Archive for October, 2019

Abstract: The Australian Broadcasting Corporation’s Country Hour radio programmes are produced regionally and promote specific understandings of rurality. This article presents an analysis that shows Indigenous people and issues are rarely sources or topics in Country Hour, and that stories about Indigenous land use are generally broadcast only if the land is used in a way that is seen […]


Abstract: This narrative essay discusses the transformative nature of colonialism in the creation of the Stein Valley Nlaka’pamux Heritage Park by highlighting how the creation of the park simultaneously tokenizes and erases Indigenous presence on the land and in the waters. Taking up themes of alienation and everyday violence, this essay considers the use of […]


Abstract: The Sierra Nevada mountain range has been home to a diverse array of indigenous nations since time immemorial. Academic histories have often delegated the stories and experiences of these Miwok, Yokuts, Mono, and Paiute peoples to a peripheral place. This dissertation examines the rich and diverse indigenous histories of the southern Sierra Nevada, focusing especially […]


Abstract: Food policy councils provide a forum to address food systems issues and a platform for coordinated action among multisectoral stakeholders. While diverse in structure, most councils aim to develop democratic and inclusive processes to evaluate, influence, and establish integrated policy and programs for healthy, equitable, and sustainable food systems. The Thunder Bay and Area […]


Abstract: Engaging with earlier scholarship that probes the linearity of the nation-state, recent works employ new relational approaches and foreground “Chinese” perceptions of “China.” They approach modern Chinese history through the lens of the emigrant-homeland dynamic, advocating a localized transnationalism and exploring the implications of the transnational turn on temporality. Also, situating the nation-state within […]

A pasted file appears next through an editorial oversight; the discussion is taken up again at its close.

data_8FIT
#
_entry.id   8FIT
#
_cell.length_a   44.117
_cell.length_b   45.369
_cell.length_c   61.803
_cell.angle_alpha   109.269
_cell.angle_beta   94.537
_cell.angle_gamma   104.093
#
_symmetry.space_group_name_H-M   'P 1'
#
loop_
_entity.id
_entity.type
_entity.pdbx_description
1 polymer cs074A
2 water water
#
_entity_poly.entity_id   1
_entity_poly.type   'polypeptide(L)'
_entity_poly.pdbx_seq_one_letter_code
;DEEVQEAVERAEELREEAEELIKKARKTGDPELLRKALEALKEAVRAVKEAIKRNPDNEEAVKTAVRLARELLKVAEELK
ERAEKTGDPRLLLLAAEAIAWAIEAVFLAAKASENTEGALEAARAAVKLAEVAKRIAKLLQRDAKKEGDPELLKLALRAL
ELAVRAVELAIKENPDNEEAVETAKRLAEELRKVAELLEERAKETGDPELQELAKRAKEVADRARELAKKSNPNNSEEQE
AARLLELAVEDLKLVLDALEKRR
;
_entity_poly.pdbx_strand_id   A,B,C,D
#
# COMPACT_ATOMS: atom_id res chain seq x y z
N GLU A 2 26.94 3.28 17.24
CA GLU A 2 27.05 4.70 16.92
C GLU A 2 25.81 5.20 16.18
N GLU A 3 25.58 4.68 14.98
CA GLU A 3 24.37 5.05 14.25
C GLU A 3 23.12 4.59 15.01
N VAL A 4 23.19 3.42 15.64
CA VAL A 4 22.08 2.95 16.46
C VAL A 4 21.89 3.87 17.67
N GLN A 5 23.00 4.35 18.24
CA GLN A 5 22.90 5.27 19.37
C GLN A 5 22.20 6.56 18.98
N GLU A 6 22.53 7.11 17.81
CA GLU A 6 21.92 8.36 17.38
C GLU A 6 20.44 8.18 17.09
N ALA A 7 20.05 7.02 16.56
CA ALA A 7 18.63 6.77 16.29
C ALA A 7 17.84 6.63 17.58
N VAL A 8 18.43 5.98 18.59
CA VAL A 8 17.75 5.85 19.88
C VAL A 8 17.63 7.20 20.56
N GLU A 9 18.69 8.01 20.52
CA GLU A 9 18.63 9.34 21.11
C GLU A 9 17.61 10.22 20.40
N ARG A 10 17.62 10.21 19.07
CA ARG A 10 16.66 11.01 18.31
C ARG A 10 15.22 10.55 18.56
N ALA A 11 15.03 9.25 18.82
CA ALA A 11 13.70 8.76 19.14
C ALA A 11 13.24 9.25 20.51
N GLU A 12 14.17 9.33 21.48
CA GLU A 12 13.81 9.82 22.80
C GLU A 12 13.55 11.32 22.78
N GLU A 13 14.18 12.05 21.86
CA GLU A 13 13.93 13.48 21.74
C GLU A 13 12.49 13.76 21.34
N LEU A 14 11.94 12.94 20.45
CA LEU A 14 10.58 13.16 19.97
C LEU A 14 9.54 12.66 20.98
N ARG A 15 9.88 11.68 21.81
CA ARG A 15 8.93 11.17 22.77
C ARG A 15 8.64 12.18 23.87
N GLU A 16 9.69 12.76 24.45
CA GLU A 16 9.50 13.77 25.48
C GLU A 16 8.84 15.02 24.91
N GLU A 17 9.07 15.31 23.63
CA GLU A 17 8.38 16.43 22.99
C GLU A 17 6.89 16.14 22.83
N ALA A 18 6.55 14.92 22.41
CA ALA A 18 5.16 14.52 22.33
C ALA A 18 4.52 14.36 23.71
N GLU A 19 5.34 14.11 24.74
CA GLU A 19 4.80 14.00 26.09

Abstract: In the 1930s and early 1940s, China was at war with Japan and China’s Nationalist government moved to Sichuan Province in the Southwest. An ideal location in many ways, Southwest China was also an ethnically diverse place, a crucible for the idea of a modern, unified Chinese nation held together by its constituents. The […]


Abstract: This dissertation examines a series of catalogues for Inuit art exhibitions held at the Winnipeg Art Gallery (WAG), spanning from 1967 to 2017. I argue that the discursive conventions of settler-Canadian art appreciation, especially those geared towards Inuit creative production, have resonances with the political strategies that Canada uses to prove effective occupation—a term […]


Abstract: This project uses the framework of mobility to understand how settler colonialism functioned in a tri-racial southern borderland in the nineteenth-century. Nineteenth-century Florida constituted a borderland characterized by competition for land and resources among Seminole Indians, African Americans, and white Americans. White Americans regulated mobility, i.e. the physical movement of peoples, in order to […]


Abstract: Immigration detention and criminal deportation have both formed central concerns in a growing body of scholarship on the interrelationship between criminal and immigration law regimes: a field known as “crimmigration”. Given the integral role that “race” has played in social stratification, it is no surprise that as this field of research has developed, scholars […]


Abstract: Settler responsibility is a worldview grounded in profound relationships, exchanges, and solidarities between Indigenous and non-native communities. When put into practice, settler responsibility requires constant collaboration, articulation, and radical care to support a rich re-envisioning of peace and justice. Through a critique of white settler colonial discourse, I demonstrate that shared histories of US […]